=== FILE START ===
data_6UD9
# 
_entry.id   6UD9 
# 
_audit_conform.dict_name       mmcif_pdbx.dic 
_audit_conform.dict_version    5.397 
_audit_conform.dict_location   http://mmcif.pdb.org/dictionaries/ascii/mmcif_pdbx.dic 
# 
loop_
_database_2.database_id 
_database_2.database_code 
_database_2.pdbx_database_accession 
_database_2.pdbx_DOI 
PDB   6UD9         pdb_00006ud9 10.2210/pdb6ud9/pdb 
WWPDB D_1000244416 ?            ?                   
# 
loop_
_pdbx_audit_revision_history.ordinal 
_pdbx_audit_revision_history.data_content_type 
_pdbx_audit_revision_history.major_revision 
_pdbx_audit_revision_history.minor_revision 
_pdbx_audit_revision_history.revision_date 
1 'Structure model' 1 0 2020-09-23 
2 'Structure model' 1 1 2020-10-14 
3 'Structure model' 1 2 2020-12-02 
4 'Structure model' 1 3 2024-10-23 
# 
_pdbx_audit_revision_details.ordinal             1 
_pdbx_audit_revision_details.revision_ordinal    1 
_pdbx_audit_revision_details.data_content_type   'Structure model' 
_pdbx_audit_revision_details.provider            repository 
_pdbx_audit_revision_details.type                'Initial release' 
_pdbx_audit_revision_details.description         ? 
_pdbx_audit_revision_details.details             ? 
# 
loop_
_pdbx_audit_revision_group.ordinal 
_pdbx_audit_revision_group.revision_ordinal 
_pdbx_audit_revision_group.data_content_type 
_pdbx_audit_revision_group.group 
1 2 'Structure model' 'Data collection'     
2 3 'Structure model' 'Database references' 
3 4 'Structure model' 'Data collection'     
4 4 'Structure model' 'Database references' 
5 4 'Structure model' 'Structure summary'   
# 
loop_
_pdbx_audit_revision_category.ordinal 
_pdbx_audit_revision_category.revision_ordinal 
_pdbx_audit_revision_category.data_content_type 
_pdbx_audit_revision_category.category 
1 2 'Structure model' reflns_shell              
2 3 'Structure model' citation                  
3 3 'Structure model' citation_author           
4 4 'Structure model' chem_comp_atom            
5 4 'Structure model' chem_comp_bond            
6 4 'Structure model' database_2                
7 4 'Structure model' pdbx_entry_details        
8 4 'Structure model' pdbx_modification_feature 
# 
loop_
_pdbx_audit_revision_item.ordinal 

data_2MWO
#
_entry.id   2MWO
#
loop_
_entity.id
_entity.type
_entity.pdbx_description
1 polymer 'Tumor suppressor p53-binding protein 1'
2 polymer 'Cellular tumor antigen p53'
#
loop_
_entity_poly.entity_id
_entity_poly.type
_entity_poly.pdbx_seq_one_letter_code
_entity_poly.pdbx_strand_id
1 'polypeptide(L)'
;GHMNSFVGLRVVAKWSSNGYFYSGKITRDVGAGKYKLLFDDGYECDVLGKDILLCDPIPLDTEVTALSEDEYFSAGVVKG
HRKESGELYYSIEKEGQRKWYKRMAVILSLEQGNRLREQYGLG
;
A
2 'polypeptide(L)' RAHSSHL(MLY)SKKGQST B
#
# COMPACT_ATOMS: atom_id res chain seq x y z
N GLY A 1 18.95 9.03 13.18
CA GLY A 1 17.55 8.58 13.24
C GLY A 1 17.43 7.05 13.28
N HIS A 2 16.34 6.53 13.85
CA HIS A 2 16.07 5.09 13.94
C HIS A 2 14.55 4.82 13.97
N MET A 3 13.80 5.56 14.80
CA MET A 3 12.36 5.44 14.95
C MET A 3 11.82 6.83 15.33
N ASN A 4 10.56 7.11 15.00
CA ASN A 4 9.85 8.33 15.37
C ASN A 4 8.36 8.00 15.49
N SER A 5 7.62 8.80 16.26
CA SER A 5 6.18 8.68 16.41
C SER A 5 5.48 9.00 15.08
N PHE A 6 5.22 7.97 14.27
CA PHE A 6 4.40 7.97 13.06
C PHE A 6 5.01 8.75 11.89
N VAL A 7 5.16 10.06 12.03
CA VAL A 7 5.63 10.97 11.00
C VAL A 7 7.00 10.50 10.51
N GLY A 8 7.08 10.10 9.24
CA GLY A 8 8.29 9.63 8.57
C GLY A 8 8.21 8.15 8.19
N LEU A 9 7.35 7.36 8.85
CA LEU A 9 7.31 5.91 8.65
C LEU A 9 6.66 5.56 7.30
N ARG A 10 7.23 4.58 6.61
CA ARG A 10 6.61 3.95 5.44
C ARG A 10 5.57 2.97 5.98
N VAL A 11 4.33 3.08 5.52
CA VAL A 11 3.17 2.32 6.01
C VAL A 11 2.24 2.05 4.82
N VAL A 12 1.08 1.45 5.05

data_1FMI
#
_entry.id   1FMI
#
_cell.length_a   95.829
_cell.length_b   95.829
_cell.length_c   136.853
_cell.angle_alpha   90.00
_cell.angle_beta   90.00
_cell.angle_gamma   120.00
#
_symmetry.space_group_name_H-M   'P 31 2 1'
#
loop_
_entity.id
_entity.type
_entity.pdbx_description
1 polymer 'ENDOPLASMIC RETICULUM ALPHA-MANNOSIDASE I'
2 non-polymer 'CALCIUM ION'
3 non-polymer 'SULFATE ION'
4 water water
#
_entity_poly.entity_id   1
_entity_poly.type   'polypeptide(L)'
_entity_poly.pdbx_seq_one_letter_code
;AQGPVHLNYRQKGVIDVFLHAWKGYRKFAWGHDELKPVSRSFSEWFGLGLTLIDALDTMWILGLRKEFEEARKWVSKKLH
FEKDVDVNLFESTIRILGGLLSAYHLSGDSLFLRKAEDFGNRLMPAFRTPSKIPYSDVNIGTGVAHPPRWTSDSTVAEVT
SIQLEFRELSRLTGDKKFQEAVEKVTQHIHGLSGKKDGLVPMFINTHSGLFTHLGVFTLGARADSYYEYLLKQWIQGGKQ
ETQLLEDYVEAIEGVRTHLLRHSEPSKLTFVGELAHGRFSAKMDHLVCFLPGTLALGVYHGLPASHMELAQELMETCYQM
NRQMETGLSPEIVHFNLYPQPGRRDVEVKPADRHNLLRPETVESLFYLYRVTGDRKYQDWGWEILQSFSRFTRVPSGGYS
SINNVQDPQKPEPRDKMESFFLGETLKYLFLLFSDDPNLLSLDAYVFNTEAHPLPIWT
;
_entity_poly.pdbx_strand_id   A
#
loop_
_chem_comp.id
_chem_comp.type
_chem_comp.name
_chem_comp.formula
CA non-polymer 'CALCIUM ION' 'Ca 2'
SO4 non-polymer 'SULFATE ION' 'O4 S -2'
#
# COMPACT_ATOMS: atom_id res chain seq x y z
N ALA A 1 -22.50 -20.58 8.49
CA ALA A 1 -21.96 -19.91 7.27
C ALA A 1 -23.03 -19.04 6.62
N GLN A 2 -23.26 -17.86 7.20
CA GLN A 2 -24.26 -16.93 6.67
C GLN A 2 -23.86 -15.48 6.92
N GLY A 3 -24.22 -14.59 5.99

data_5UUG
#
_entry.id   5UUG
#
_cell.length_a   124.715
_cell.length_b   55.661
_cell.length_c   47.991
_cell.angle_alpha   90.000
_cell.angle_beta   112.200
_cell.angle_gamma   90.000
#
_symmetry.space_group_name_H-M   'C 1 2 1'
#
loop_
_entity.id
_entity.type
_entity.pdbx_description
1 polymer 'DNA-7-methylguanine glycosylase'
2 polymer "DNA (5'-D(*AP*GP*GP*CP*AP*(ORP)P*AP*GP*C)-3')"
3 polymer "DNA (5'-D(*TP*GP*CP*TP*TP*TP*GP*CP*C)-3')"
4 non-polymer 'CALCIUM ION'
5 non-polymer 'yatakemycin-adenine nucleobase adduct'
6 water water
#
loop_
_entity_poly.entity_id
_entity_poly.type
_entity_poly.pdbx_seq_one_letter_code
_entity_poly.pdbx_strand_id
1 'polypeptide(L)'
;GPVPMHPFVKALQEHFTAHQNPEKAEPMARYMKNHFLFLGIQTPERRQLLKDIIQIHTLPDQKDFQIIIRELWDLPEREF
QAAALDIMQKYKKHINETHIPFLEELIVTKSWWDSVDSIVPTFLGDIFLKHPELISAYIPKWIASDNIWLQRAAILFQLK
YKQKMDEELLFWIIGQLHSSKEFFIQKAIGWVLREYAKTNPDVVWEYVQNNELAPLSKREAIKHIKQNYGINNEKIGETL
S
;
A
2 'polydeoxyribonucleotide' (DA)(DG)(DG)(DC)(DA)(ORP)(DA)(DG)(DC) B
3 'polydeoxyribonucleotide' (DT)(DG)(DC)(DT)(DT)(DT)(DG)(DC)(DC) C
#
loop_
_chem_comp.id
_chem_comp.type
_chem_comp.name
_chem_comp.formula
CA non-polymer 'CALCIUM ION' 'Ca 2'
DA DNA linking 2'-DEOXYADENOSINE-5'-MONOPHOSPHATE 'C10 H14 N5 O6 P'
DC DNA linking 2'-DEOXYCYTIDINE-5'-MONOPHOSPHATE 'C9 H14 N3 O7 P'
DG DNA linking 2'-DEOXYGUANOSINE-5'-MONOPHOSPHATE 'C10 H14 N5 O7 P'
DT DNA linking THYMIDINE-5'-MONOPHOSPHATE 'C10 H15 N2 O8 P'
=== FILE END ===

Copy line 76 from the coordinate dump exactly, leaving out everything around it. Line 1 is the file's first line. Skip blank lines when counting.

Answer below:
_entity_poly.type